A pickle seems like an odd thing to make into an ornament, yet you’ve probably seen glass pickle ornaments in Christmas markets or hanging from a friend’s Christmas tree.
Those familiar with the odd decoration know that it’s always the last ornament to be hung on the tree on Christmas Eve, and the first child to find it on Christmas morning is usually rewarded with one of three things: the privilege of opening the first gift, receiving an extra gift or being granted a year of good luck.
But perhaps even weirder than the custom itself is the fact that no one seems to have any idea where it originated. Everyone has their theories, of course, but none of them seems to hold water.
The pickle ornament, also known as Die Weihnachtsgurke, always come with a brief summation of its supposed legend and tradition. You’ll find it on Crate & Barrel’s website, for example, with this description:
“An age-old German good luck emblem, this realistic, hand-painted glass ornament adds a touch of legend and humor to holiday decorating. According to tradition, the first child to find the pickle ornament, which parents hide deep within the trees boughs, gets an extra gift from St. Nick.”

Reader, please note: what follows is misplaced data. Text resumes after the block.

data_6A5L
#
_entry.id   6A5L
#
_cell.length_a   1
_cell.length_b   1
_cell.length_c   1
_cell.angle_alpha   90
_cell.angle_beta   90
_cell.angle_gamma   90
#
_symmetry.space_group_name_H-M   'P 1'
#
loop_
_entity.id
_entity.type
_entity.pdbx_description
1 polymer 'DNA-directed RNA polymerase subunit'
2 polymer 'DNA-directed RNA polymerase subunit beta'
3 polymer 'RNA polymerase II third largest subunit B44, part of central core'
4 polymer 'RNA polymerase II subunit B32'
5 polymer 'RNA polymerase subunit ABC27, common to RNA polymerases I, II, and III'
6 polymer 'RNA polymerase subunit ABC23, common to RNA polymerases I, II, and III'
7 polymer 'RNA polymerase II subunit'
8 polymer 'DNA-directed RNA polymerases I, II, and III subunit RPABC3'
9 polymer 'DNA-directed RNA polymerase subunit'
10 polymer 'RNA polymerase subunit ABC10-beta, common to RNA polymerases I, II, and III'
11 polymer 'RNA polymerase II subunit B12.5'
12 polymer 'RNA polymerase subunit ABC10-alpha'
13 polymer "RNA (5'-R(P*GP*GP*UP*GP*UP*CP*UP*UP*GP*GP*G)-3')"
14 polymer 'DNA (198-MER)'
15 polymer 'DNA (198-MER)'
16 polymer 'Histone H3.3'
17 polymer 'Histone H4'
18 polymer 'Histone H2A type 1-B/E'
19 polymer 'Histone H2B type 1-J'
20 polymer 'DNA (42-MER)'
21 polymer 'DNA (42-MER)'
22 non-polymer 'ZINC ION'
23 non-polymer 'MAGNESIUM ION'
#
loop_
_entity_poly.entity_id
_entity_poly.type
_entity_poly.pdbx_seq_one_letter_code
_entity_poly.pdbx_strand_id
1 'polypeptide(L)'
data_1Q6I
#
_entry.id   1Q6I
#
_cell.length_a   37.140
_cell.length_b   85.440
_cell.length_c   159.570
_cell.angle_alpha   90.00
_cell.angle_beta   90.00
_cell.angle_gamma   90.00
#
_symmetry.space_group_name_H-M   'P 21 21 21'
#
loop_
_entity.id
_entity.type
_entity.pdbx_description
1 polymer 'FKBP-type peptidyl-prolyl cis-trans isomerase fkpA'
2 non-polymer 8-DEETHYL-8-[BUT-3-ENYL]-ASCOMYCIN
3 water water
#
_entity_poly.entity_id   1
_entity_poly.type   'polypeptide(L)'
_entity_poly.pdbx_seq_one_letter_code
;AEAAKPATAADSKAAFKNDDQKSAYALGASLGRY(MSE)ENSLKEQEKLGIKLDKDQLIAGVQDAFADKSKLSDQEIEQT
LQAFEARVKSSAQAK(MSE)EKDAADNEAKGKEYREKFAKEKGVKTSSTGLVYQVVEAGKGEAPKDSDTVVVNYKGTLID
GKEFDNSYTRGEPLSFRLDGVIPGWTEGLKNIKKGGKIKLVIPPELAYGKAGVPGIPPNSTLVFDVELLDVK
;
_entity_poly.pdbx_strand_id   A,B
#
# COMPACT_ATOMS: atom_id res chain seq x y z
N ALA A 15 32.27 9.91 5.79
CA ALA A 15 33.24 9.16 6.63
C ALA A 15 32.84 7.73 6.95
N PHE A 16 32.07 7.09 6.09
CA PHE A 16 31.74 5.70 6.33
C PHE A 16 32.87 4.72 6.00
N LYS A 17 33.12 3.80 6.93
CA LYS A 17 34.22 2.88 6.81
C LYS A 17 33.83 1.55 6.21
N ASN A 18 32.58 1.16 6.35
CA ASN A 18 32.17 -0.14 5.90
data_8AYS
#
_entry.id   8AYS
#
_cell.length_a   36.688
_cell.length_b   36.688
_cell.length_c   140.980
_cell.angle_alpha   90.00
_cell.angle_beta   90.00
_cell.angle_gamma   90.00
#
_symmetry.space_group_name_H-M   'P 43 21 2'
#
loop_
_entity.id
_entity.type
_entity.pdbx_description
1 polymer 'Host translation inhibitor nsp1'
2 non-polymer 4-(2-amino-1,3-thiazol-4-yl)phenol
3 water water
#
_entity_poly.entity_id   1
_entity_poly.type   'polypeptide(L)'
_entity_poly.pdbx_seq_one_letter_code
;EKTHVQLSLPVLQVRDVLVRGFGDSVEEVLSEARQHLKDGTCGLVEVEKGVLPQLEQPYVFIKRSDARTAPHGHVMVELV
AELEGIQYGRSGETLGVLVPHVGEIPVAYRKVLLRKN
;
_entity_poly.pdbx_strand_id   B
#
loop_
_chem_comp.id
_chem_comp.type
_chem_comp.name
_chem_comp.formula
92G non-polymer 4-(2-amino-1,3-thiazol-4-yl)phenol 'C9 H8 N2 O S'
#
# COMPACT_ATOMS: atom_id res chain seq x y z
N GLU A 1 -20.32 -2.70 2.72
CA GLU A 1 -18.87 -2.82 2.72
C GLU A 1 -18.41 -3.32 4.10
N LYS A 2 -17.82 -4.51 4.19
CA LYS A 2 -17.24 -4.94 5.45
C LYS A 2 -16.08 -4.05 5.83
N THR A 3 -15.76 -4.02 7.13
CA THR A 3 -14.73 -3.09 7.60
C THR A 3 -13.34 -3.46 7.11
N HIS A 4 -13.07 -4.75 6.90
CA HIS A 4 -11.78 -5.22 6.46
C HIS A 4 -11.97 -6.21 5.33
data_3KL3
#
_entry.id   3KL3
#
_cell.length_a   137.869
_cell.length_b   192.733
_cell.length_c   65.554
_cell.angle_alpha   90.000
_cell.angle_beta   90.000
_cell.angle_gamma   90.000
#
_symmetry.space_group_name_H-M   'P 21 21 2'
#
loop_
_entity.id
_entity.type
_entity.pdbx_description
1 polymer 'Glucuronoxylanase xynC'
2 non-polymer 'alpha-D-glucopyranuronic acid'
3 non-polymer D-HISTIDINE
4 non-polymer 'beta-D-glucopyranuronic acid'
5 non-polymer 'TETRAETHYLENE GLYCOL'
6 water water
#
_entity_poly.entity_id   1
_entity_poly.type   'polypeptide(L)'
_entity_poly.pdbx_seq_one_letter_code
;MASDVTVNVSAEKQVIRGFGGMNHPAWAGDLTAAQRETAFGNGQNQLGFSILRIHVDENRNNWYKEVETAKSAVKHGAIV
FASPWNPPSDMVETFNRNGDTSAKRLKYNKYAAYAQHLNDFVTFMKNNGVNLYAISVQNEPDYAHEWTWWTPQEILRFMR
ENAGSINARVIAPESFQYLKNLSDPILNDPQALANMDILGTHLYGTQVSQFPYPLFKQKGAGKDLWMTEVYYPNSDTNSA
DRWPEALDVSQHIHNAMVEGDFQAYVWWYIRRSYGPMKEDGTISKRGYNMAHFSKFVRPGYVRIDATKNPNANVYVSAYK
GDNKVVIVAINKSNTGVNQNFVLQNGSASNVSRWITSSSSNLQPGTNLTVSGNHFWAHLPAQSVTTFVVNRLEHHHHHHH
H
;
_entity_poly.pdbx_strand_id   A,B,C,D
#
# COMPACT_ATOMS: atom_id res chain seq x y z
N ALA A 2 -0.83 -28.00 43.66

While many believe it originated in Germany, very few Germans have ever even heard of the Christmas pickle.
According to one tale, a Bavarian emigrant named John Lower started the tradition after he fell ill while imprisoned in Andersonville, Ga., during the Civil War. When he pleaded to just have one pickle before he died, a guard took pity on him and found him one. Legend has it he recovered soon after and returned home, where he instituted the tradition in remembrance of his good fortune. The person who found the pickle on Christmas Day would be blessed with good fortune just as he had.
One of the curious shortcomings in this theory is that German glass ornaments didn’t become popular in the United States until F.W. Woolworth began importing them around 1880, 15 years after the Civil War ended. For the legend to be true, Lower would have had to have been hiding real pickles in his tree.
Another theory takes us to Berrien Springs, Mich., the self-proclaimed Christmas Pickle Capital of the World. According to this Southwest Michigan town, it all started in the Middle Ages, when a cruel innkeeper trapped two Spanish boys in a pickle barrel on their home from boarding school for Christmas break. As the story goes, St. Nick rescued them by tapping on the barrel with his staff.
Whatever theory you choose to believe, all of the traditions related to the Christmas pickle manage to accomplish one thing, whether intentionally or unintentionally: They give children a reason to savor the moment with family and enjoy the beauty of the decorated tree instead of rushing to unwrap the gifts beneath it.
Its origins may always be a mystery, but the Christmas pickle is a sweet tradition to add to the fun of Christmas morning — and, surprisingly, it’s not a bad-looking ornament either. If you’re interested in buying one, you can find them through Pier 1 Imports, Crate & Barrel, Sur La Table and plenty of online retailers.